Indian-American director M. Night Shyamalan’s latest film takes place on a paradisiacal beach and is paradoxically stifling. Strangeness, claustrophobia, brushstrokes of gore and scattered reflections in a perfect film to cope with post-vacation laziness.
Director of The sixth Sense (1999) is always in the spotlight of the critics with each of his premieres. The latter was not going to be less and has generated great expectation, especially after the resounding failure of Glass (2019) and taking into account the 18 million dollars it has cost to produce this film.
Old is the screen adaptation of the well-known graphic novel by Frederik Peeters and Pierre Oscar Lévy entitled The Sandcastle. The director had an obligation to make amends after the trilogy Unbreakable and go back to its origins. The result is a risky, heterogeneous and disturbing bet with touches of all kinds of genres, styles and references that end up cloistering the viewer. It is remarkable how he delves into summer aesthetics, with precious zenith shots, risky compositions that end up reminiscent of the comic itself. Shyamalan uses color washes and uses color tones as a narrative device. In this way, he manages to turn summer environments into cold landscapes.
The cast is packed with familiar faces to whisper to in the movies and guess where we’ve seen them before. The main family is headed by Gael García Bernal, a very classic Mexican actor, along with a spectacular Vicky Krieps invading the screen in every scene. In the role of her children we find Thomasin McKenzie, catapulted into her last role in Jojo Rabbit, and musician Alex Wolff. The supporting roles are played by Rufus Sewell, his last role was in The father (2020), or Eliza Scanlen, who played the role of Beth in Little women (2019).
However, the development of each of these roles is limited. The narration is helped by flat characters with a very well defined role to facilitate the development of the plot and and avoid obstacles. Thanks to this choice, Shyamalan can allow himself to plot an impulsive action, without anticipation and with a sometimes hasty plot. There are moments when it seems that it is a script written from improvisation, with unexpected twists and sometimes little justified. It is precisely this unpredictable autonomy, along with the cliché that the characters represent, that most closely resembles the horror genre to which it belongs.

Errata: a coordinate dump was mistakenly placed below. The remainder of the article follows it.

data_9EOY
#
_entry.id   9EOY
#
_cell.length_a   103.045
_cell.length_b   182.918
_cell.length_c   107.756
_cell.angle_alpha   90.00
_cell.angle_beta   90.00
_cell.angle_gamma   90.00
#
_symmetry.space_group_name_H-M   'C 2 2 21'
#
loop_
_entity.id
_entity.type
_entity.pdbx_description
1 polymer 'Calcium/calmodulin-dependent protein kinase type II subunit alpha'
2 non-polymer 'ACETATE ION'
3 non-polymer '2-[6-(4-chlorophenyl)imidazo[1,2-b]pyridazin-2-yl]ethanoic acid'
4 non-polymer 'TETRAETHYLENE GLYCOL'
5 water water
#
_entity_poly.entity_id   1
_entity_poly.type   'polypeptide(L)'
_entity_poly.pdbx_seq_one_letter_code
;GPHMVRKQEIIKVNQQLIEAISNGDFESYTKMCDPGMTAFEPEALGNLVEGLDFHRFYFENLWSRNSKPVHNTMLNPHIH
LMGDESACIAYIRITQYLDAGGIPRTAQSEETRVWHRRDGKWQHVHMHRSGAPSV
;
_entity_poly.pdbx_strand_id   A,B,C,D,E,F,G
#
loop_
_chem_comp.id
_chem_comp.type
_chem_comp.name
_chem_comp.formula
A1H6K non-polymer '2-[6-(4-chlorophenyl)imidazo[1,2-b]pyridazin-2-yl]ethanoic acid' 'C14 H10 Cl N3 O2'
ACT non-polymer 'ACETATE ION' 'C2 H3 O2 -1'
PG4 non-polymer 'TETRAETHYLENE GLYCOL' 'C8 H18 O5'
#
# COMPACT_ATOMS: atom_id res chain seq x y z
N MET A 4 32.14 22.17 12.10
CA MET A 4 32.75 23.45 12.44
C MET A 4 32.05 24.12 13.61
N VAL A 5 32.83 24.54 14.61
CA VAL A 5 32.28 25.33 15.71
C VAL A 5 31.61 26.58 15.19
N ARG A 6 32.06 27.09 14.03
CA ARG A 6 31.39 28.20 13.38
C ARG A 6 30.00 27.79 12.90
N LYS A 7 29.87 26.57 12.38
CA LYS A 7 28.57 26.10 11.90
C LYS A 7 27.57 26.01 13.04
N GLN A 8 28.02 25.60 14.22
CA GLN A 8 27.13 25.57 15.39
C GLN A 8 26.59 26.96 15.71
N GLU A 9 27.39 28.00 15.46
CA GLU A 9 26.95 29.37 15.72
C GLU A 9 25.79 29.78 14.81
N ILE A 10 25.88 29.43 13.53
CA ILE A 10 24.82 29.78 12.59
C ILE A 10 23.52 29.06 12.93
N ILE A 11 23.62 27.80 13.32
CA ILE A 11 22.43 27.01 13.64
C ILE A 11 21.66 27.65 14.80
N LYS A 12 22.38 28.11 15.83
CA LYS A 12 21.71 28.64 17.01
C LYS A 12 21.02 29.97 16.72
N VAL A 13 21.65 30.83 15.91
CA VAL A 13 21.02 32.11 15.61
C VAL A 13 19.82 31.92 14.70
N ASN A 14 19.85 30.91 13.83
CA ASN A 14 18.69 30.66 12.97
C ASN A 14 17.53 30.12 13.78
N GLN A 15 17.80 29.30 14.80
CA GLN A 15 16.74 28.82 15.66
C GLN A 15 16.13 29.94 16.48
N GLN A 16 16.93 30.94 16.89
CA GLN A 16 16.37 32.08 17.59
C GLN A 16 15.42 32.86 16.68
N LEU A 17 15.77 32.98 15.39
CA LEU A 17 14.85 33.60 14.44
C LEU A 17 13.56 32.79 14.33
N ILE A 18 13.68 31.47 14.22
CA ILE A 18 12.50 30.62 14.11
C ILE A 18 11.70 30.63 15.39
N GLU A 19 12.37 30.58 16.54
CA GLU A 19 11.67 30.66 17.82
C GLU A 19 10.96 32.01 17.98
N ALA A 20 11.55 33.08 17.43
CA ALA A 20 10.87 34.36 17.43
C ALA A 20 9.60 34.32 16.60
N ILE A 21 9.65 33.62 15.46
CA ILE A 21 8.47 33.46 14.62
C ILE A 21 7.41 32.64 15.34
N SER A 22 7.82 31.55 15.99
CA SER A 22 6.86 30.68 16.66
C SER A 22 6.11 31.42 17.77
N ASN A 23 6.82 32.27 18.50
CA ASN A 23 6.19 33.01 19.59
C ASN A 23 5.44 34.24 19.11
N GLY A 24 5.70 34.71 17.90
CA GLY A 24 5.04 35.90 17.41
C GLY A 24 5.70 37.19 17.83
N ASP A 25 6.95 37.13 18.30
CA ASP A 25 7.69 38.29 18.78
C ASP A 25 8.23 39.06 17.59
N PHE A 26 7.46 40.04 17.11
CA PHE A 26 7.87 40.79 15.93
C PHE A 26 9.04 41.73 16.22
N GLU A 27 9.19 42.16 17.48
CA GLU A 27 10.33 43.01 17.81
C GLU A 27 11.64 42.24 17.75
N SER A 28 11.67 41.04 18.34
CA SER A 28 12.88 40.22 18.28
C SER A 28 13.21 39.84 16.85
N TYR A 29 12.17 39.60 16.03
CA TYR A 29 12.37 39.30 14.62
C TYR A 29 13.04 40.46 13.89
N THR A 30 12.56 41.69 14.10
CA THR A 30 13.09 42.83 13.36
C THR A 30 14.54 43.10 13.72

The possibilities of the cliche
The rest is pure innovation. A film whose matrix is time but renewing the classic space-time journeys and approaching the passage of time in the physical, in the skin and in the maturation of people. Shyamalan treats time in its most human dimension and therefore the most accurate, original and transversal to all viewers.
Its other great pillar is a continuous game of opposites. A beautiful cove represented as a claustrophobic place, the relaxation of vacations with the anguish of the passage of time. Degenerative diseases with the natural growth of people. The physical aspect of a young body as opposed to old age … Even Shyalaman dares with the difficult exercise of penetrating humor with terror, without compromising either of the two and fleeing from the lazy comedy of the gore.
The other great technical feature that is worth highlighting is a peculiar experimentation in camera movements, reminiscent of the possibilities offered by animation and the compositions and visual sensations of the comic. It is followed by zenith shots, close-ups and hyperbolic subjective shots.
In conclusion, it is easy to indulge in this enveloping plot over time, but the predisposition that is brought into the room is important. It is advisable to bear in mind that it is a horror film (with overtones of suspense) and that, therefore, it should not be demanded more than what would be done with a normal ghost movie. In order to enjoy the film, it is important to avoid the search for dramatic coherence or depth in the dialogues. This entertainment product has to be consumed with that premise; be captivated and scared without wondering much about how.
One last warning: it’s the full trailer with the most spoilers of history.
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Shyamalan time – hoyesarte.com